Tuesday, January 29, 2013

Is Loss a Part of Library Life

Someday, I think I am going to get myself kicked out of the club – the I Heart Preservation club.

I saw on the always insightful and thought-provoking blog for AudioVisual Preservation Solutions a post about a new online video - Archive – about the Internet Archive featuring interviews with its founder, Brewster Kahle. I had seen the video earlier and it is a worthwhile watch. In it Kahle says something which gets highlighted in the blog post along the lines of the cause of loss being institutional failure.

Empty Bookshelves, by Flickr user svenwerk
I remember hearing these words when I first watched the video and thought that this was an interesting and potentially useful approach. Days later, when I read those same words on the blog post I had a different thought – the thought which just might finally get me kicked out of the club. Maybe the idea that loss is a failure is wrong. Or, if not wrong, perhaps seeing loss as failure is only one dimension of the issue. What would happen if we saw loss as part of the natural information economy / ecology / ecosystem.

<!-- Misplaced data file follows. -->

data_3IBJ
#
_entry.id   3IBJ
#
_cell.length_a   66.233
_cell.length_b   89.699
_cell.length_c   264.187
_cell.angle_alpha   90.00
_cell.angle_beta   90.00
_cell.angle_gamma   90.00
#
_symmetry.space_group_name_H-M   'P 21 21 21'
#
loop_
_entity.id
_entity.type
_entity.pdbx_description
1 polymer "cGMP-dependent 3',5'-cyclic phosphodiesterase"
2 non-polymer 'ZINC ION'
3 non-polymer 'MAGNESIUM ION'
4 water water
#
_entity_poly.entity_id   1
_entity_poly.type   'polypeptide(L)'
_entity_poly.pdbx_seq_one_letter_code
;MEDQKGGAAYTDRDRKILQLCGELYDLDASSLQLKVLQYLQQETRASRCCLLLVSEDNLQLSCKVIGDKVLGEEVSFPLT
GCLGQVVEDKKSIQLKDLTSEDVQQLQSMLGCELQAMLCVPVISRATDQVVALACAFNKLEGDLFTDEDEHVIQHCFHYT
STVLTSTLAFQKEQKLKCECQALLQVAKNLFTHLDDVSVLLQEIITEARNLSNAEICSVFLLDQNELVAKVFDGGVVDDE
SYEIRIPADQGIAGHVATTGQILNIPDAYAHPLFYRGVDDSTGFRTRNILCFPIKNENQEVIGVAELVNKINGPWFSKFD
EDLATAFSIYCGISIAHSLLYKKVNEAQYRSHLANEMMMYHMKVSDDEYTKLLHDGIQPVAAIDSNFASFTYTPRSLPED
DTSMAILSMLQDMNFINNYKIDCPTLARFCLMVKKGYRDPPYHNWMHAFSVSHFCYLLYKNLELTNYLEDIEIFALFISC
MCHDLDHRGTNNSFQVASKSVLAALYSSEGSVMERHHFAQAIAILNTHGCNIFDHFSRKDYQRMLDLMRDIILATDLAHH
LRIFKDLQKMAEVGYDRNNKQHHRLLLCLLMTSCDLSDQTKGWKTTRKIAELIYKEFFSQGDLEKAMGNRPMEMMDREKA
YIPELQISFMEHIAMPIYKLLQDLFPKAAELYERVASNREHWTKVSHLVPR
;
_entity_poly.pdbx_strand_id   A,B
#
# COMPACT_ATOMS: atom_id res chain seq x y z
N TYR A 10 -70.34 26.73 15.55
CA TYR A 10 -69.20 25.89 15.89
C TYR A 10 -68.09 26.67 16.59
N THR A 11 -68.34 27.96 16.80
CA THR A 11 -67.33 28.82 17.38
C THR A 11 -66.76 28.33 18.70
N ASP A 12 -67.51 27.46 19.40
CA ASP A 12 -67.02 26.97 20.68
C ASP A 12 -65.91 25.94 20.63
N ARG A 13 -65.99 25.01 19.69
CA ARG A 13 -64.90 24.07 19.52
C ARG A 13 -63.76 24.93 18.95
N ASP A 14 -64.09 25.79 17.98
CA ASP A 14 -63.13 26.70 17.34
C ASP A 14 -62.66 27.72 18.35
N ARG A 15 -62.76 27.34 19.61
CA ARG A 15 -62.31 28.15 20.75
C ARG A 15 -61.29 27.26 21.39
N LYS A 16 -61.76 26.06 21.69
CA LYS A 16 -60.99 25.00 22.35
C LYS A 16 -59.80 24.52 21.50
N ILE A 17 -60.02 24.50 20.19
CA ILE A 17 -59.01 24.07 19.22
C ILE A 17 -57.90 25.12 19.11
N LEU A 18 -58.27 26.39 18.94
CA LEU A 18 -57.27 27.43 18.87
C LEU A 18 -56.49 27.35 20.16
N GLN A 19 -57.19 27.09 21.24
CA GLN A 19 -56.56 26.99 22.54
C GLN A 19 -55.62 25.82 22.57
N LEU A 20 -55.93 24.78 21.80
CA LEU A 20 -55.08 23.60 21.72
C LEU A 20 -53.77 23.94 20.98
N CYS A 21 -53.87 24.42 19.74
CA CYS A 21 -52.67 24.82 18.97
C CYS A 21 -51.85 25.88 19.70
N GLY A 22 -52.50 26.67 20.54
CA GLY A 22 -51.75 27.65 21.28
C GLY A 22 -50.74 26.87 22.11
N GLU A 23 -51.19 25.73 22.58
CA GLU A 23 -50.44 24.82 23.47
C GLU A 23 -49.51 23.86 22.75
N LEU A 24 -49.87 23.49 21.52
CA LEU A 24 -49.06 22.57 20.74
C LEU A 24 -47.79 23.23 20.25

I guess this is perhaps just a rephrasing of my suggesting object life cycles should include not just creation and preservation, but for it to truly be a cycle it should involve some aspect of destruction.

I don’t think it is too far a stretch to make a loss/death comparison. Desiring loss or death does not seem particularly healthy, but neither is denying them, or considering either necessarily a failure.

I don’t want to suggest this is my final and only opinion on information loss, but I don’t think viewing loss as a failure is necessarily the only right answer either.